The thing is, once a tesla makes a mistake and they figure out why, after the next update, no other tesla will make that mistake again.

Automated cars will only get better (and fairly quickly) until their accident rate is vanishingly small compared to human drivers.

I had a friend who was nearly killed (months of therapy) after a driver behind her dropped their cell phone on the floor and bent over to pick it up and so plowed into her from behind so hard that the rear passenger seats were sandwiched into the driver seats (anyone in the rear would have been killed).

Humans mistake rate is known and will continue. Autonomous drivers is unknown and will get better.

At some point, insurance for autonomous cars will be substantially cheaper than for human drivers.

Comment Re:See, this application actually makes some sense (Score 2) 113

From what I recall the truck driver was ticketed for making an illegal left turn.

A human driver could have also failed to react in time if they were distracted for just a few seconds by an incoming text, changing the radio etc.

I'll be the first to agree that automated vehicles are not perfect yet but there are already indications that they are safer than many classes of human drivers. And by safer, I mean they have a lower accident rate and a lower fatality rate per 100,000 miles.

Automated vehicles are not yet equal to well rested humans whose cell phone is turned off who have 5+ years of experience driving and who have no mental challenges.

Comment Re:Worked with digital TV (Score 1) 194

Which we have no more clue about how they will really work or decommission in 50 years. It's all roses and lilacs up front.

Then 30 years later, suddenly the public has to pony up 500 million dollars when the original projected cost was $6 million ($39 million adjusted for inflation) because the utility company and executives took all the money for 3 decades and then skipped on the cost.
I'm all for building some small reactors (5,000 houses) which are impossible to fuck up and then letting them run for a couple decades and optimizing them as long as they are backed up by a breeder reactor in a crazy secure place like on a major military base.

Comment Watching Dr Who while walking (Score 1) 105

So I watched Dr Who S9E3 on my phone while walking last night. It made the miles evaporate, it was flawless (so fast enough!), on my Metropcs phone which is on the Tmobile network. Used very little of my 16gig alotment to boot. I used to be Tmobile but they were more expensive. And verizon was even more expensive than Tmobile.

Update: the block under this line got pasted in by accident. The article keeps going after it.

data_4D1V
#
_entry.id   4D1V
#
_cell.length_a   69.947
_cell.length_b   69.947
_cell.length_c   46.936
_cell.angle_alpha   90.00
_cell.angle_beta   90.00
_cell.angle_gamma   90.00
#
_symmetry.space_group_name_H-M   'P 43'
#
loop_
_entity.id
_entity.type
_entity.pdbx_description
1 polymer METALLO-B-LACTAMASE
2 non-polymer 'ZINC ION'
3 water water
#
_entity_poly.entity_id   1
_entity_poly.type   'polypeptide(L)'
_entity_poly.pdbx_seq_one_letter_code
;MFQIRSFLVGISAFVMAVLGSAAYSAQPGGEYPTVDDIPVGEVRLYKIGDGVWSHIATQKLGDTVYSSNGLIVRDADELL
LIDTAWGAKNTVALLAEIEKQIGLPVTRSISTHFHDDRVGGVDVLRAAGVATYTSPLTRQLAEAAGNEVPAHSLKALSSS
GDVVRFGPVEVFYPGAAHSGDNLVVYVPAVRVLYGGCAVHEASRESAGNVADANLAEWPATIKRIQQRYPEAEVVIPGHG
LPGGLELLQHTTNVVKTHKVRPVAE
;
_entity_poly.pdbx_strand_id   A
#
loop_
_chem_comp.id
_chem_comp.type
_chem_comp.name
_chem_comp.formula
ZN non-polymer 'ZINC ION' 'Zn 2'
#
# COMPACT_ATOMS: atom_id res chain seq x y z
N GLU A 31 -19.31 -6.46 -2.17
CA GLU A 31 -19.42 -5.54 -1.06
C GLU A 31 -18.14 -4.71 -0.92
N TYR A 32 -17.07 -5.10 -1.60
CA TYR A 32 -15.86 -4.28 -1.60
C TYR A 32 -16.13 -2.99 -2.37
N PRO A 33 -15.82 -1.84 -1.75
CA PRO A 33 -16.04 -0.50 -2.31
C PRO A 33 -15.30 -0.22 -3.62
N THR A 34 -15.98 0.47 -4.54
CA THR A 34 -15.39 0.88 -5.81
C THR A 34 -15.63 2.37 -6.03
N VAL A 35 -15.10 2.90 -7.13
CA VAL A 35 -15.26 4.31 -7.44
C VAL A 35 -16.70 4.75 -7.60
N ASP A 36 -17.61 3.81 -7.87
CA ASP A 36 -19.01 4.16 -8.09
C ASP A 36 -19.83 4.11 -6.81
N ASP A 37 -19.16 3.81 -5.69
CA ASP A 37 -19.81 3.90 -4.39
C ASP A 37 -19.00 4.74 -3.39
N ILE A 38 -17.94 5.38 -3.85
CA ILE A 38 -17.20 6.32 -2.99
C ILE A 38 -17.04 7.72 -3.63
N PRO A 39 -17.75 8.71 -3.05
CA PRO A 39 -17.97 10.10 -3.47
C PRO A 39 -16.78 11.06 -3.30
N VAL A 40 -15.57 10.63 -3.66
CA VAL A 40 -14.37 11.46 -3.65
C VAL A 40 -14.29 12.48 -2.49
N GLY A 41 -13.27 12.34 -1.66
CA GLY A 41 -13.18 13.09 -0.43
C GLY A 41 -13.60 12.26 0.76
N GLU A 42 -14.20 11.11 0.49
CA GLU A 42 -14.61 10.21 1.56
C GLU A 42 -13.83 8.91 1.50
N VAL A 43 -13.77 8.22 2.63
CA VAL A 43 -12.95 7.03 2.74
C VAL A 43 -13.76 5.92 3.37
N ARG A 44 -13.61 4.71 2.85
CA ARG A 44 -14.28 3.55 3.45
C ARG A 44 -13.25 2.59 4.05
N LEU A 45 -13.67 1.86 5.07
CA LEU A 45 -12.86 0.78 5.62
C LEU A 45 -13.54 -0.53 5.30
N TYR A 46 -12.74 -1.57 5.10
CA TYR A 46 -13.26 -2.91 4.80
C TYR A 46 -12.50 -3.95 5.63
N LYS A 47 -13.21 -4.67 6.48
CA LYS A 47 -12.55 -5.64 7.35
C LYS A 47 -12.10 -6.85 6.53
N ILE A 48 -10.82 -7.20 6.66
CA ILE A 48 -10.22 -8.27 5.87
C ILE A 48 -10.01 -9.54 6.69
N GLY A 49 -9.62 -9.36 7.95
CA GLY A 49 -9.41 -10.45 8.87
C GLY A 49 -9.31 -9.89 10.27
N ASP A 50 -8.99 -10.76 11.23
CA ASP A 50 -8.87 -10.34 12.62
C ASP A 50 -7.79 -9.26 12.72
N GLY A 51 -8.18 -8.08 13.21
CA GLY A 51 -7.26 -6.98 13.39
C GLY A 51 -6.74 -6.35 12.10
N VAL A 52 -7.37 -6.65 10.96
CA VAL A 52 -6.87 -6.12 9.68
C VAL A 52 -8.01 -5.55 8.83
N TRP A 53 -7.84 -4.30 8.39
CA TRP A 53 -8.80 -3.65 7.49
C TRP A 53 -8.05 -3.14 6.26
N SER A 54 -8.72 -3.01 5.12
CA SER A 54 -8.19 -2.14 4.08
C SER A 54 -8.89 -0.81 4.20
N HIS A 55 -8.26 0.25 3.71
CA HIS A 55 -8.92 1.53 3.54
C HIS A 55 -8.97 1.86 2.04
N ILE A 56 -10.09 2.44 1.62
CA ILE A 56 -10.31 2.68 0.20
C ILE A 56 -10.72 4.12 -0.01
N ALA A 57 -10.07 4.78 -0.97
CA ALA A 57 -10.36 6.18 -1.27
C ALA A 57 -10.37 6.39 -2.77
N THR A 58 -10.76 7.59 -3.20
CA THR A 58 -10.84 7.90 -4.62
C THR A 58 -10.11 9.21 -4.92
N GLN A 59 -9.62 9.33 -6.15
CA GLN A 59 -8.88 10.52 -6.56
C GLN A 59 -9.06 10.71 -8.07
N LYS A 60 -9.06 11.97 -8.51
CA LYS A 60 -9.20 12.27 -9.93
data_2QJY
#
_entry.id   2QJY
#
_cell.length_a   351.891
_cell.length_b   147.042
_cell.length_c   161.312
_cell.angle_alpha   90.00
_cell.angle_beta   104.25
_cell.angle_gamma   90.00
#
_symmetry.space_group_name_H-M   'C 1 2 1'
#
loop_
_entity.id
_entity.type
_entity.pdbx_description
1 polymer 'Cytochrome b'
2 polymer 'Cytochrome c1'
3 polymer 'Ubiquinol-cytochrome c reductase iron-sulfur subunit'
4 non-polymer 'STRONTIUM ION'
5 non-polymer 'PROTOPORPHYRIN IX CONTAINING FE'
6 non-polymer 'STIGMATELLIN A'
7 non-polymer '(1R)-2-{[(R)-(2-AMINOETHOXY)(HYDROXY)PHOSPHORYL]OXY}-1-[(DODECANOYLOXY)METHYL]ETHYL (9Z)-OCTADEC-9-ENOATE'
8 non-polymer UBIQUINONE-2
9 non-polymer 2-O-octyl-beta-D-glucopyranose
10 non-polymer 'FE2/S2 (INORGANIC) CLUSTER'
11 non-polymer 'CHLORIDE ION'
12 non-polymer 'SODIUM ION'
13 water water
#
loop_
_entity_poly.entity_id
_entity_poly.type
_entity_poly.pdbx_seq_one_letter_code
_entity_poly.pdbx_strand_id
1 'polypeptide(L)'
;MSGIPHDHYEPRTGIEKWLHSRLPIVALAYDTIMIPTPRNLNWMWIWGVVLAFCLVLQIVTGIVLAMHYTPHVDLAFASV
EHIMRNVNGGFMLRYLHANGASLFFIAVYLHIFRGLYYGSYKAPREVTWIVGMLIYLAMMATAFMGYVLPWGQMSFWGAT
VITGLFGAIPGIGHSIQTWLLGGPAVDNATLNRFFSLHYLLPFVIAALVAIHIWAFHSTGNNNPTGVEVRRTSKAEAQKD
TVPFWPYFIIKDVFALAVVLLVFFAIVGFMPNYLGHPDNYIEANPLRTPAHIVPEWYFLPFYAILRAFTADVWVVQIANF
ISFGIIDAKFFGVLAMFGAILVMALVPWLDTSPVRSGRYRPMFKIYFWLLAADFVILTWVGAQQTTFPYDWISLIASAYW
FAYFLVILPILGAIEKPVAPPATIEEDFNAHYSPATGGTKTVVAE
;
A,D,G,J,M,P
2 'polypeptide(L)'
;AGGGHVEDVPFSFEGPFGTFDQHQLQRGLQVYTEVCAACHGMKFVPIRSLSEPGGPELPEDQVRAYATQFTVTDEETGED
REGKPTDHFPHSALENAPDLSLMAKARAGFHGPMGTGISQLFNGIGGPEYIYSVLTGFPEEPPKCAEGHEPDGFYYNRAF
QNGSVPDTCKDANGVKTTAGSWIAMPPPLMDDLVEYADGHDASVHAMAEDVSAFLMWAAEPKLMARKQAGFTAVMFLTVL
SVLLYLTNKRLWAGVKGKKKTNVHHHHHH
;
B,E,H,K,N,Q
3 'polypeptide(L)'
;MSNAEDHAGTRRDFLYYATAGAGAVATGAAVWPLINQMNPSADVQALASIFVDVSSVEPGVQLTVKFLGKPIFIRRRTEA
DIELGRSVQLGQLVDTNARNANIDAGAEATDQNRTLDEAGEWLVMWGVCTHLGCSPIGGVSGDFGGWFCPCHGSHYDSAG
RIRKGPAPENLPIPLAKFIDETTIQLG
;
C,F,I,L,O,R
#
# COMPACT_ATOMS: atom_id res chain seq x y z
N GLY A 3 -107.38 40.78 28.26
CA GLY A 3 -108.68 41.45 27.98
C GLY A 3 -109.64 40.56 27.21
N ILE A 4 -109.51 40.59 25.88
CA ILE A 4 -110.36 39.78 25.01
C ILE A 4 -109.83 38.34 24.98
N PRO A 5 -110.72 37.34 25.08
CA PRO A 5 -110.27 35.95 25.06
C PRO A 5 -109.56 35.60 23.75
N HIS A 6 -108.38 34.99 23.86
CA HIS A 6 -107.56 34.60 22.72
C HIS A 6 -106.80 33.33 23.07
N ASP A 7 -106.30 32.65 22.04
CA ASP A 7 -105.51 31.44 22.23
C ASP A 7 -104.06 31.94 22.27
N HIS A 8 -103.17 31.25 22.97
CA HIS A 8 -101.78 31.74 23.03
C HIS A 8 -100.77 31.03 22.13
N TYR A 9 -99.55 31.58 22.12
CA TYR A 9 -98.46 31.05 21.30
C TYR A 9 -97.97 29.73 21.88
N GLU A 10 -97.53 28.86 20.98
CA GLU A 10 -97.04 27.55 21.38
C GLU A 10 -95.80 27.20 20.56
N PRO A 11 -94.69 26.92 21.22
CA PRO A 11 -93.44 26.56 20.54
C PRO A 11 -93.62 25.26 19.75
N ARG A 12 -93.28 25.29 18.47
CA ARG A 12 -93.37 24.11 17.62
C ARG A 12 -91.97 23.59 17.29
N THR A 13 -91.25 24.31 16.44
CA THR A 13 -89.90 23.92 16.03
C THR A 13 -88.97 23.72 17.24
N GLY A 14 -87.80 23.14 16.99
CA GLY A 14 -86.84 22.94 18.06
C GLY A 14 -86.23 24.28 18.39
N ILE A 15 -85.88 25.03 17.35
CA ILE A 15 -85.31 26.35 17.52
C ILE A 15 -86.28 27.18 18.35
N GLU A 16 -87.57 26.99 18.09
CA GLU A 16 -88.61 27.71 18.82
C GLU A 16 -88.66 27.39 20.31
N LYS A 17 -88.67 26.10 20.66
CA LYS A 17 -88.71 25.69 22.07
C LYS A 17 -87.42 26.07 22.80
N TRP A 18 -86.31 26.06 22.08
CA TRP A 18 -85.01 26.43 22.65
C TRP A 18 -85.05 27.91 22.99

Crazy compared to even 10 years ago.

What is the "metropcs" equivalent for the Verizon network? I go to a convention yearly which only has Verizon repeaters and is surrounded by 2' of concrete and also underground under the hotel! Would be nice to have a 'drop' phone for the con.

Comment Re:Worked with digital TV (Score 1) 194

Which is why we are way behind the standards in many other countries now.

Regarding Coal, it's not coming back. The most expensive coal that set the price isn't needed any more so every other coal mine is less profitable.

Natgas is the way to go for the next decade.

Nuclear is 500% more expensive to decommission than was projected. And after that there are millions in costs to protect the decaying nuclear waste lest it be taken by terrorists.

If we had a breeder reactor then we could at least reduce nuclear waste volume by 99% (while also dramatically shortening the half life tho it would still be over 3x longer than the lifespan of the united states to date) while also producing plutonium oxide that could be used to create nuclear batteries for space again.

Alternative energy plus batteries/molten storage is the way to go after 10 years from now.

Tho it won't really matter. As the limits to growth on metals kick in, we are likely to see really bad times by 2050.